Effective Operational Command Essay

Pages: 5 (2123 words)  ·  Bibliography Sources: 15  ·  File: .docx  ·  Level: Doctorate  ·  Topic: Leadership

¶ … Operational Command

In the case of Jean Charles de Menezes, Metropolitan Police had the wrong man. They believed he was a suicide bomber, and they chased him down and shot him. It was not long after the fact that they discovered he was not the person they thought he was, and they tried to cover up what they had done. At that point, Blair called the IPCC chairman in an effort to head off an investigation. Of course, the investigation took place anyway and the Met was ultimately found guilty of violations of laws pertaining to safety and health. So, what actually caused the problem with the Met and Sir Ian Blair? How, exactly, did the breach occur that resulted in the death of de Menezes? Those are questions that do not have easy answers, but it is clear that there were command related factors that led up to the problem and to the way in which Blair attempted to skirt the issues that led to his eventual departure. Even though he had some support after the trial, his life as a commander was never the same and he was notified that his contract would not be renewed. Rather than face that, he stepped down - essentially quitting before he could actually be fired.Buy full Download Microsoft Word File paper
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Essay on Effective Operational Command Assignment

When someone is in command, it is possible for that person's perception of what is acceptable and what is not to become skewed to some degree (Alderson, 2003; Crowther & Cooper, 2002; McKinsey & Company, 2002; Paton, 2003). In other words, each person reacts to command differently, and some will take advantage of the power and prestige of their position in an effort to cover up problems that they may be facing or that they have seen in their department (Alexander, 2002; Bullock, Haddan, & Bell, 2004; Byrnes, 2003). In the case of Blair, it was not just the shooting and aftermath of it that led to his eventual departure. There were other accusations that piled on top of that one, and other issues that Blair just seemed to keep appearing in the middle of. That led his superiors to the eventual conclusion that this was not completely coincidence, and that Blair may be at fault for some of the problems that continued to appear in his working life. There were comments that had to be apologized for and retracted, accusations of taping phone conversations without permission, requests for bonuses when officers were taking pay cuts, race relation problems, and other issues surrounding Blair.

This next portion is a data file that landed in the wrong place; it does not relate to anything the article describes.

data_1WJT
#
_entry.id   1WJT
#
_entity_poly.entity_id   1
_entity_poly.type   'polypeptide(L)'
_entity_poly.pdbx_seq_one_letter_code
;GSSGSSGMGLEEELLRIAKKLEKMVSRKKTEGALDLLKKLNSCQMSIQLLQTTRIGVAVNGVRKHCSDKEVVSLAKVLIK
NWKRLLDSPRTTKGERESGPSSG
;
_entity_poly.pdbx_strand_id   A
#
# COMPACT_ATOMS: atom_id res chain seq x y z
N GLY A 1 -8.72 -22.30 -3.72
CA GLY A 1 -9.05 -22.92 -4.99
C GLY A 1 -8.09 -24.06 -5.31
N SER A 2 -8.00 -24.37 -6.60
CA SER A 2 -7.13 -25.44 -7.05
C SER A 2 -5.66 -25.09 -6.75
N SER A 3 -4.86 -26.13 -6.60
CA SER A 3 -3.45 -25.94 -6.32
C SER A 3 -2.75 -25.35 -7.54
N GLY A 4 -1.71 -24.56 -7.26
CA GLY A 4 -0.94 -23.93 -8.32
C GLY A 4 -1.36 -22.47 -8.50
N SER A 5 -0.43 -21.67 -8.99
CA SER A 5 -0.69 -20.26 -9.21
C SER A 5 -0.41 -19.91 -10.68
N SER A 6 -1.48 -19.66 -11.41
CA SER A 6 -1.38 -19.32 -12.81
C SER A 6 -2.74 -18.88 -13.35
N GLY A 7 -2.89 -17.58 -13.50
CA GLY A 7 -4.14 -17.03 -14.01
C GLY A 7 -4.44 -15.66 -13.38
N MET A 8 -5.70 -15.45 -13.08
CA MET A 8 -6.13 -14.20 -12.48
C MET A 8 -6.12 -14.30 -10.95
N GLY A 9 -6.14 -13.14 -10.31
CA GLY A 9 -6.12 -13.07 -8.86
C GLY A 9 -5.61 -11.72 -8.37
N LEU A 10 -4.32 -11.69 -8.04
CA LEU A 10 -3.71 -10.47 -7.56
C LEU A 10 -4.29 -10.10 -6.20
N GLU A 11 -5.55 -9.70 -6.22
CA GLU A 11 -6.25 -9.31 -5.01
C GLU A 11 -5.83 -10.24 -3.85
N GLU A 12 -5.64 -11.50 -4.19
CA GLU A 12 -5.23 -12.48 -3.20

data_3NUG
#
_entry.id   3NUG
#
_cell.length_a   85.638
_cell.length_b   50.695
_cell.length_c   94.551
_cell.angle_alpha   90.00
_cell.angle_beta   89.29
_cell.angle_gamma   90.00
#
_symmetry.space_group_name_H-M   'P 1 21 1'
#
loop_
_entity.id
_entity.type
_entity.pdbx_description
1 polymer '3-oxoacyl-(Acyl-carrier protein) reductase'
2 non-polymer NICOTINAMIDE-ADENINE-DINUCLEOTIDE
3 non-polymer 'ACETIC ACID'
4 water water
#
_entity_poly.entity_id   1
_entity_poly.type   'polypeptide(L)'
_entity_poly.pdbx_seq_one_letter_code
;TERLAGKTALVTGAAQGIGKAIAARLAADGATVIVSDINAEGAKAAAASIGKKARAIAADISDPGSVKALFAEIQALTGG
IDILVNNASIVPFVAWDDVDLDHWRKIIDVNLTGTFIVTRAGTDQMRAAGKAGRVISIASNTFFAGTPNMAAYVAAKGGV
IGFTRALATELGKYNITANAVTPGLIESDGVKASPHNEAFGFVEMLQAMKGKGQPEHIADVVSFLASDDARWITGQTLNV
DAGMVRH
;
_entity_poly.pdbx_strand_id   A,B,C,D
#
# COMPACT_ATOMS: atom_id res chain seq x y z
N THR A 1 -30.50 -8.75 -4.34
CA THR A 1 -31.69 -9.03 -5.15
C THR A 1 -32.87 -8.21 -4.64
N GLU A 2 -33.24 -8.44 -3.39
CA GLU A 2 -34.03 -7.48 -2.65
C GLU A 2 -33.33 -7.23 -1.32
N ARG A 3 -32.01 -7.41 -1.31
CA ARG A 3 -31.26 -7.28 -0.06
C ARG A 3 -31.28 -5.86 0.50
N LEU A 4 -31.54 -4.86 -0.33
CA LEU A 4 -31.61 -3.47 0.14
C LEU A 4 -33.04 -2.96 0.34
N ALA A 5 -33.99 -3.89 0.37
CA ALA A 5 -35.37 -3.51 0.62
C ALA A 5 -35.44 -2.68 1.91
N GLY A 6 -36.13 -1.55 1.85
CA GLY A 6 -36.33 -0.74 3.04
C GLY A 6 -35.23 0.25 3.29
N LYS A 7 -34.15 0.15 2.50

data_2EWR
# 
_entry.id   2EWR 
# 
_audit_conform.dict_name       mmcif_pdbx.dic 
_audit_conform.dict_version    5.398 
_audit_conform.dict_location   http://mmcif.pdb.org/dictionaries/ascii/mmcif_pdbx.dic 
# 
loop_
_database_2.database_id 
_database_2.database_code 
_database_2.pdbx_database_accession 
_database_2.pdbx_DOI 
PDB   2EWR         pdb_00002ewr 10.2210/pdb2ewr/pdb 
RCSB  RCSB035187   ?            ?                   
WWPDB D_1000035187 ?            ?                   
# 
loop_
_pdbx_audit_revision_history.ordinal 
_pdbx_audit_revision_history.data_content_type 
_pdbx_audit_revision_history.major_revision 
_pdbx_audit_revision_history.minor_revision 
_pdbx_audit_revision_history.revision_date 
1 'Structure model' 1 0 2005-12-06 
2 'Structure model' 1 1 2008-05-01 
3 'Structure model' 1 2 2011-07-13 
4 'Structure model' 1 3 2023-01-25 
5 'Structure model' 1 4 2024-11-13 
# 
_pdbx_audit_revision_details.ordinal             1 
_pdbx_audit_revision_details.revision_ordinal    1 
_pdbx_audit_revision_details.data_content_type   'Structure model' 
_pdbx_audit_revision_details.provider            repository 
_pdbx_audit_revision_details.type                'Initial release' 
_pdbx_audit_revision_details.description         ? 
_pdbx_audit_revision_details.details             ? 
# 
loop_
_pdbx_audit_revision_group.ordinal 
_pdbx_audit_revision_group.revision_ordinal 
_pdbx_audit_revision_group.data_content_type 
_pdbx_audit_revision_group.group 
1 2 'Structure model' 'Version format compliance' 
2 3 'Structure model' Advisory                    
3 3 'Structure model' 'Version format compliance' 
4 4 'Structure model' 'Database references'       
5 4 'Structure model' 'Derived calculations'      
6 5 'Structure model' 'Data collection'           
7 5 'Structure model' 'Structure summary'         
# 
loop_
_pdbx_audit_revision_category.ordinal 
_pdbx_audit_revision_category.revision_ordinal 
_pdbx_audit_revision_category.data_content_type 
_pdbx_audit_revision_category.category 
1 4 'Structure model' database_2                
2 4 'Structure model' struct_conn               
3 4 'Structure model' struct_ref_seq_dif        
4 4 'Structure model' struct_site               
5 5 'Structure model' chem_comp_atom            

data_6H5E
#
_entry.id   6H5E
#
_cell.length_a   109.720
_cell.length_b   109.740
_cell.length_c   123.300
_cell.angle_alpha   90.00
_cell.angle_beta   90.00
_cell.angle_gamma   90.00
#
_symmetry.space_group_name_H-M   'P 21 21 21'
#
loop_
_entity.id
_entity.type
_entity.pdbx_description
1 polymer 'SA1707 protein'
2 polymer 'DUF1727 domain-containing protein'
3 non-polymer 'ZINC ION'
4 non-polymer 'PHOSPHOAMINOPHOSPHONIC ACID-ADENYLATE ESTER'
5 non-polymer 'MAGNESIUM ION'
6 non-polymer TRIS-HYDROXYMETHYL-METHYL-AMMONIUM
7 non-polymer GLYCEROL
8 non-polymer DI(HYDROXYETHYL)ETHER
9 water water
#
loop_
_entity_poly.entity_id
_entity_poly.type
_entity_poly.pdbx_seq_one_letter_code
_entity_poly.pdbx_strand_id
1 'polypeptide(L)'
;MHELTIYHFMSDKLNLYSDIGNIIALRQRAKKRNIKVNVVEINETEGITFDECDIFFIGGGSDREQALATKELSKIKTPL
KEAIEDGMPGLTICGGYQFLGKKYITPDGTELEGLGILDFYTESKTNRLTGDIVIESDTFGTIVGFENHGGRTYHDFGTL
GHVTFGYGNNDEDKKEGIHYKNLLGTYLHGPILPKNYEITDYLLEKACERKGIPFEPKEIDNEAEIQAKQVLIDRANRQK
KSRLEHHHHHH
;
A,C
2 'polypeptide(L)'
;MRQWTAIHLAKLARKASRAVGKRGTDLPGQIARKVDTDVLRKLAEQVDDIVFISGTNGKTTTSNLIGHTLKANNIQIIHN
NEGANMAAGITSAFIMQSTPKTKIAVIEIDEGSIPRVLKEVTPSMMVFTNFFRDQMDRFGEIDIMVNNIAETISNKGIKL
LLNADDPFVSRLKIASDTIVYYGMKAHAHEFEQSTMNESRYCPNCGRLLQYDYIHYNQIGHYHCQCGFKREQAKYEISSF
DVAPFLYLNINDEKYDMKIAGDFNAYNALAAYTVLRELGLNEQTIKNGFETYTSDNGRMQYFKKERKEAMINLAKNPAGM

He was notified in 2008 that his contract would not be renewed when it expired in 2010. Instead of working through until the end of his contract, he resigned in 2008. He was able to continue to get paid through the end of his contract, and he also got to keep his pension for retirement. It seemed as though he was highly rewarded financially for a great deal of bad behavior. Stress can cause otherwise upstanding people to make poor choices (Drabek & McEntire, 2003), however, and the stress of the job held by Blair may have become too much for him. That is especially important where the shooting of de Menezes is concerned. Did Blair panic and think that he had to do something to cover it up rather than just admit the mistake? Or was he calculated in his choice to attempt to hide the fact that an unarmed man was shot and killed in a case of mistaken identity? There could be other reasons for the deception, as well. Blair may have believed he was above the law, or that he had enough power to make the problem go away if he simply said that it was not to be investigated.

If that was the case, Blair quickly discovered that his power did not extend that far because the Met was investigated and was even found guilty of health and safety law violations. However, no one was prosecuted for murder or manslaughter, and Blair was not asked to resign. The Metropolitan Police Authority offered him their continued support, and said that they would have refused to accept Blair's resignation at that time, if he had offered to or tried to step down from his post. As time passed and more issues came to light, however, Blair eventually lost the support of most of his peers and allies. When he lost the support of the mayor of London, he decided that he could not continue in his position, because he did not feel comfortable doing his job without the backing of the mayor. Whether that was actually true or whether Blair was just looking for a reason to resign, knowing that he could keep his salary and still get his pension, is unknown. There is speculation, however, because Blair had so many issues throughout his command that appeared to paint him as someone who would conduct underhanded business if it benefitted him.